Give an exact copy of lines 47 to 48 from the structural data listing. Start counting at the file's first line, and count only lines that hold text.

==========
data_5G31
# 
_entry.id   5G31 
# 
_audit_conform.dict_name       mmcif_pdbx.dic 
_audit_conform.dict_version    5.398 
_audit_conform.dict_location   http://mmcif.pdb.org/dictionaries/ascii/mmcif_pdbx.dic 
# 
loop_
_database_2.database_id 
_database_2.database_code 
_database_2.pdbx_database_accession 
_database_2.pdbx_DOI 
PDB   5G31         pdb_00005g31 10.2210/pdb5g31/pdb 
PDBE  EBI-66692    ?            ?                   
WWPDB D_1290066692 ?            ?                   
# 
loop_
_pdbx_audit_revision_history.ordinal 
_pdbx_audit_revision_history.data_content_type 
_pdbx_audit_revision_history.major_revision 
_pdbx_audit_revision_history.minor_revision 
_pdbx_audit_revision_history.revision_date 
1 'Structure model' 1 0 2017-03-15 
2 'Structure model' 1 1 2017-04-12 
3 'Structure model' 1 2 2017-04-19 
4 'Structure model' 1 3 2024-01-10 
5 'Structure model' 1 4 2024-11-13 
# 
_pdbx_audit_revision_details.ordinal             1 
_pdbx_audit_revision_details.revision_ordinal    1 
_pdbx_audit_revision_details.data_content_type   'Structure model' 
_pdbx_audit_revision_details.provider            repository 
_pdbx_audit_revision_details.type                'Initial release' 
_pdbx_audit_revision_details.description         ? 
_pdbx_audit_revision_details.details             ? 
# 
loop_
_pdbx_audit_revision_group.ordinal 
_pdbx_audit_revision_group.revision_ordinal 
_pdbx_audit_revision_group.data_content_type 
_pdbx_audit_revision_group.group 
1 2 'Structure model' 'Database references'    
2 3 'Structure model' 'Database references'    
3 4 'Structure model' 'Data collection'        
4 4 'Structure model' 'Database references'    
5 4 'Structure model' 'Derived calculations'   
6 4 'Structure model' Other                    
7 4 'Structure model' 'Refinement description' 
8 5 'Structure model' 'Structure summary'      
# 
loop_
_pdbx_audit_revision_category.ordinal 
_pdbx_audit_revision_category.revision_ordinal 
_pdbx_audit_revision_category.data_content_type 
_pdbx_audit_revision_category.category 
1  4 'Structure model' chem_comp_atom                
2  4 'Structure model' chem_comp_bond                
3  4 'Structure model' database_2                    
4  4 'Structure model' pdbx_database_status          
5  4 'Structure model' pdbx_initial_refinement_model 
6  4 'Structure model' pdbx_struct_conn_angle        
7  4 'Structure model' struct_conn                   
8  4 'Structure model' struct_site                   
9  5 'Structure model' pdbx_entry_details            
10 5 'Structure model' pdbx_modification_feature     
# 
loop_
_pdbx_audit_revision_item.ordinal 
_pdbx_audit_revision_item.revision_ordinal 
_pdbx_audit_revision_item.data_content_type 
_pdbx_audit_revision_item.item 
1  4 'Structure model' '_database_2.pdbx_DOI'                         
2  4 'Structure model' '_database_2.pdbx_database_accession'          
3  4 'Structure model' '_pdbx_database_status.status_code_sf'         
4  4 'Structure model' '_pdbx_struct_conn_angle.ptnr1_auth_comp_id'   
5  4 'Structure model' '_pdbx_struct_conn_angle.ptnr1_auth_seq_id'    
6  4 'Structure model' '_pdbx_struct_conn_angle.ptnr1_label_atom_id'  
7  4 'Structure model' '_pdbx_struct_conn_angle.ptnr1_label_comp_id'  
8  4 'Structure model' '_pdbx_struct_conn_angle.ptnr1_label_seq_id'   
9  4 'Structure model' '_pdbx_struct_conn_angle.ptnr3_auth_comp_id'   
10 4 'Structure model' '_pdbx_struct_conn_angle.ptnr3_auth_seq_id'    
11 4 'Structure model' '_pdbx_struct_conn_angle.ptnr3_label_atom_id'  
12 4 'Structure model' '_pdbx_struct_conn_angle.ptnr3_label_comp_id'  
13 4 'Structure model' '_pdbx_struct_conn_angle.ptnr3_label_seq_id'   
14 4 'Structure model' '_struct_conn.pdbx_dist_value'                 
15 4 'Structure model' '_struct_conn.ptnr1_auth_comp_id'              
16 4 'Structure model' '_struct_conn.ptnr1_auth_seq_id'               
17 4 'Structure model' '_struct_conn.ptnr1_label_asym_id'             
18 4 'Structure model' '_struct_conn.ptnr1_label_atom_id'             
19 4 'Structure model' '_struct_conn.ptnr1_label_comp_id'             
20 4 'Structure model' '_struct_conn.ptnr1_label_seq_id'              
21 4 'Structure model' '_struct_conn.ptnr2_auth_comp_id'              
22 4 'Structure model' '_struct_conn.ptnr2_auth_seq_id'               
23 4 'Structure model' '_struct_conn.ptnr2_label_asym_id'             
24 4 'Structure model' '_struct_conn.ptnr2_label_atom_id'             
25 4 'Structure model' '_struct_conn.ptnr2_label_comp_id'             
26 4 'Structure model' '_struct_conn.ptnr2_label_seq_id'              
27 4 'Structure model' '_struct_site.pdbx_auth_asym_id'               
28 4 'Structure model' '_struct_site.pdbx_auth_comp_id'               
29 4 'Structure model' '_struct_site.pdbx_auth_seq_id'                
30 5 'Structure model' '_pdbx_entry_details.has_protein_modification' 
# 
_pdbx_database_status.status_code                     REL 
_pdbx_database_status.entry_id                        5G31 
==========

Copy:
5 4 'Structure model' 'Derived calculations'   
6 4 'Structure model' Other                    